NCAA: Freshmen Struggles
Senior NBA & College Basketball Editor
Follow @Yannis KoutroupisYannis Koutroupis
No matter what high school a freshman comes from, how good his AAU team was or how good he may look in offseason workouts, the possibility for a slow start always remains. Even the most surefire players have taken some time to adjust to the level of play at the collegiate level. For most it’s a culture shock, something completely different than what they’re used to and have experienced for the past four years.
We’ve seen several freshmen like Kentucky’s Anthony Davis, Florida’s Bradley Beal and Baylor’s Quincy Miller perform like All-Conference veterans out of the gates, but several other first-year student-athletes are failing to live up to the hype that they came with here in the early going of the season. There’s still a lot of basketball to be played, though, and in our latest NCAA notebook we take a look at what five heralded freshmen need to do in order to avoid having a disappointing collegiate debut.
Andre Drummond (UConn) – Averaging four points, four rebounds and two blocks a game.
From a physical standpoint few players, none of which he’s run into yet, can match up with Drummond. He has a combination of size, strength and athleticism that has NBA teams considering him as a strong candidate to be the first overall pick in the 2012 NBA draft, if there is one. However, up to this point he’s been producing at a mediocre rate for his Huskies.
It’s important to note that Drummond does impact the game in a big way just by being on the floor. He demands attention on the offensive end and is constantly on the minds of the opposition defensively. It’s on that end of the court that he’s had the most success so far. He can do far more than he has up to this point, though.
Drummond is only playing 15 minutes a contest, partially due to the foul trouble he’s been getting himself into. Nursing a broken nose and sporting a protective mask hasn’t made life any easier for him either. Huskies head coach Jim Calhoun undoubtedly plans to make him a bigger part of the rotation, but first he’s going to have to do all of the things he asks from an effort and execution perspective while avoiding ticky-tack fouls. The guard play for UConn has been dominant so far, even without Kemba Walker. Once Drummond gets into his groove, they’ll be even scarier to try and matchup against. He’ll have plenty of easy opponents to build his confidence against over the next few weeks leading into Big East play, when things will get significantly more difficult.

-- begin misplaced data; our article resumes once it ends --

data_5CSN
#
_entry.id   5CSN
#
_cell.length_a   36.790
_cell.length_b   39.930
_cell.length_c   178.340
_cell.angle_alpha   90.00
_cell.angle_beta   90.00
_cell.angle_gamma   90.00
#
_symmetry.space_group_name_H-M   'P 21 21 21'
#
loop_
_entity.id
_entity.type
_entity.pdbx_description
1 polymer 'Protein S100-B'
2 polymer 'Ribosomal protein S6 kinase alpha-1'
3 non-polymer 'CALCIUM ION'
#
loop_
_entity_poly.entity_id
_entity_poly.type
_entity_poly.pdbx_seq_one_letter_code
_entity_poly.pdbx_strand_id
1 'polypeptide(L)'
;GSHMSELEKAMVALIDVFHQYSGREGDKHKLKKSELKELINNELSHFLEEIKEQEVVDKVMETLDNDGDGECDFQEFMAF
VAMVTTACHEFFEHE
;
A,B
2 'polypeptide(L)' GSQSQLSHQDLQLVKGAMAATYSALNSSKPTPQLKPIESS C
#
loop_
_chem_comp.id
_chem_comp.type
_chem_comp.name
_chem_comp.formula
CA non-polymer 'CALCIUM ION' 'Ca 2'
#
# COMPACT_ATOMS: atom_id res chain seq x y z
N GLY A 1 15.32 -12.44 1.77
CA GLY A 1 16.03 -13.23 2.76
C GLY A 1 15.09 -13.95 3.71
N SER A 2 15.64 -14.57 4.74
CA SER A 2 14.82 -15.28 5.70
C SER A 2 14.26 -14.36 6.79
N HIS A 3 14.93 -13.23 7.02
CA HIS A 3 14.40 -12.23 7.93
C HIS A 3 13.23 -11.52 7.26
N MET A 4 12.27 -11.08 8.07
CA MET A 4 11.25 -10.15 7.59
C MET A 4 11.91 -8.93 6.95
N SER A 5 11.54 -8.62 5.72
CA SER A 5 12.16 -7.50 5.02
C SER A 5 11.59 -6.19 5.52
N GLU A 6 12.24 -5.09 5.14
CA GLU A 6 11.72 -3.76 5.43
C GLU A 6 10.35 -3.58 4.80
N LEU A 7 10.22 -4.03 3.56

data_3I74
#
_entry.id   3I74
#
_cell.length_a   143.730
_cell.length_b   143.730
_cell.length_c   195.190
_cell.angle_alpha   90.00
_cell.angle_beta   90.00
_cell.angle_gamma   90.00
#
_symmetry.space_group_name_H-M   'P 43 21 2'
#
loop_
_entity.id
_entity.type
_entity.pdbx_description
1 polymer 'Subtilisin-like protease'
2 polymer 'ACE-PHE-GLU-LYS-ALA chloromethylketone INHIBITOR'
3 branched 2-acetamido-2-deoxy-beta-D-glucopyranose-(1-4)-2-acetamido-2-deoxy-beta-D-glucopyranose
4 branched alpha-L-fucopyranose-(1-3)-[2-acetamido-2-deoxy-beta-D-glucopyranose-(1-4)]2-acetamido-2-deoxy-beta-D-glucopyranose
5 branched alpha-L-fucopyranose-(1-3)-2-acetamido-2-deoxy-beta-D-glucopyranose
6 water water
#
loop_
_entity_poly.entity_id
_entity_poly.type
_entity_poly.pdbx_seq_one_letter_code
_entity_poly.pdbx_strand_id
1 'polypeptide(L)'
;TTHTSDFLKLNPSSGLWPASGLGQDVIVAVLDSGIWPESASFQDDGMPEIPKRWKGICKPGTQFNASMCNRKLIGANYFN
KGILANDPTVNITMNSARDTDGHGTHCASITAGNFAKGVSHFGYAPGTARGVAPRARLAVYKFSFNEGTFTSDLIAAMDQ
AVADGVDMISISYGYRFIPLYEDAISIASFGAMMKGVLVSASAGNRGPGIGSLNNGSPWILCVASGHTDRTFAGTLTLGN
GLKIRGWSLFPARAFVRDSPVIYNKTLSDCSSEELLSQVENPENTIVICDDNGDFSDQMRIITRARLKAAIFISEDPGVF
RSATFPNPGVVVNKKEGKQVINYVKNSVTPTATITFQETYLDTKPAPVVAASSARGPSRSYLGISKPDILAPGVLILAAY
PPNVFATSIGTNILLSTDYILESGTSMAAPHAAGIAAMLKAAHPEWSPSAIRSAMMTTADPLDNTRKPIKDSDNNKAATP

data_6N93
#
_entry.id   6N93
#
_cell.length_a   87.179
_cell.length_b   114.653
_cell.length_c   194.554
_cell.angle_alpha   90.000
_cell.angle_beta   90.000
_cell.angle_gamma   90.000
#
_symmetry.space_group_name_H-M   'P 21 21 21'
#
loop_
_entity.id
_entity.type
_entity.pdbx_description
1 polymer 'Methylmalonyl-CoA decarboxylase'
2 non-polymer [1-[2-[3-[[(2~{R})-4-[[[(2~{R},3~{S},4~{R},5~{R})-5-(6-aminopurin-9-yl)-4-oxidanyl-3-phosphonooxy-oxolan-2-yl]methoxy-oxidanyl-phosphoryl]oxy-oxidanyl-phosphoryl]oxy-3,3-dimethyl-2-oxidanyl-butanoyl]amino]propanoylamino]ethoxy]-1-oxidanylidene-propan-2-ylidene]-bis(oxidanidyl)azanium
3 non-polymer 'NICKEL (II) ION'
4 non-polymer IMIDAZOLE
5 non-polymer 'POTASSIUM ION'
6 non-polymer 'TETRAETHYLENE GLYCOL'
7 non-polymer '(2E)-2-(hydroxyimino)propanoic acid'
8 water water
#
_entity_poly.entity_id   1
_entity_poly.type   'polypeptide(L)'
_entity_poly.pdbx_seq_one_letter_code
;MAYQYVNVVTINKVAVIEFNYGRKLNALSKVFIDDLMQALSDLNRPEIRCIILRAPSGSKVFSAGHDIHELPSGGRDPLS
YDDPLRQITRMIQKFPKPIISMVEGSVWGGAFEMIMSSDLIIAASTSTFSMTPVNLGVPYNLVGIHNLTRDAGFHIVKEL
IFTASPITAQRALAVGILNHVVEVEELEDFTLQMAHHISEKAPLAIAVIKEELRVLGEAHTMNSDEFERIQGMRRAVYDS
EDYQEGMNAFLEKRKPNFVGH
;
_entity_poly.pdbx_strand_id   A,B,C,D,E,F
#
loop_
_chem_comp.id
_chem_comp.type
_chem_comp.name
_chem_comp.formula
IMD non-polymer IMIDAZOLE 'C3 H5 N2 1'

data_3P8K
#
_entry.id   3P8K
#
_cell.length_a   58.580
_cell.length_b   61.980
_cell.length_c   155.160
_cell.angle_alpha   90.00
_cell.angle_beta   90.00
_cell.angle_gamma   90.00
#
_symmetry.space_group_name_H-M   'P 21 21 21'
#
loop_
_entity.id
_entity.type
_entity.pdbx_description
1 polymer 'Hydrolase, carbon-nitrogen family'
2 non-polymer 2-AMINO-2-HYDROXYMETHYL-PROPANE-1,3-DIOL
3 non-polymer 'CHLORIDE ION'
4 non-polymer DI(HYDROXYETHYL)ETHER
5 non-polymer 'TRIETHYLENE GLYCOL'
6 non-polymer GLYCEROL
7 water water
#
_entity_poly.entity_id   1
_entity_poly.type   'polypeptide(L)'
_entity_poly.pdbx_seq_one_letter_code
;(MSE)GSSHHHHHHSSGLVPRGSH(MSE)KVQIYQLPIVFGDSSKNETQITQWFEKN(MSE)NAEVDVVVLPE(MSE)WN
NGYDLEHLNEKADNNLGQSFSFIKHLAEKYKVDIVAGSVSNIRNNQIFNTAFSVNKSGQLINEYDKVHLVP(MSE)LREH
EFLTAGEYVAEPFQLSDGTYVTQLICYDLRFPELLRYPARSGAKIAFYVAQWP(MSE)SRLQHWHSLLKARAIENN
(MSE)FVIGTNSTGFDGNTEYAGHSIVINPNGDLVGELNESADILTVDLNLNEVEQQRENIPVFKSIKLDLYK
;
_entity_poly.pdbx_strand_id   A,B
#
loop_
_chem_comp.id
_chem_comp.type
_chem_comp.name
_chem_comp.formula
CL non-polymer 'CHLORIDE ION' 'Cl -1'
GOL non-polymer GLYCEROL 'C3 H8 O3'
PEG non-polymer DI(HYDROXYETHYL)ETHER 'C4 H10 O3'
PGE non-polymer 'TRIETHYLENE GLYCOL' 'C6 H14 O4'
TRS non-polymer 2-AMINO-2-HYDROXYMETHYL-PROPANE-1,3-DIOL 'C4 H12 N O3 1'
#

Austin Rivers – Averaging 12 points, one rebound and two assists a game.
As Rivers will probably be the first to attest to, he can play much better than he has so far. The 12 points he’s scoring a game may look nice on the surface, but he’s been far from efficient in getting them. He’s shooting a subpar 37% from the field right now and 33% from distance. Nearly half of those points are coming from the free throw line, where he’s getting to seven times a contest while knocking down 71% of his attempts.
It’s hard to overstate the massive changes that Rivers is having to make to his game under Coach K, who became college basketball’s All-Time leader in wins with 903 this week. Previously Rivers was allowed to do as he pleased with the green light to shoot whenever he saw fit. That’s not the case with Coach K, he’s having to play within the confines of the offense with talented guards who warrant a lot of touches as well. He’s also being asked more of defensively than he ever has.
Rivers is a gamer with a great basketball pedigree. His best days are not far ahead. Once he fully understands where his opportunities come in the offense his efficiency will rise and so will his overall production. What he can’t do, though, is get caught up in articles like this that point out that he’s failing to live up to expectations. Forcing the issue is the wrong thing to do right now. He solely needs to do what is necessary for Duke to win games, not worry about his individual statistics.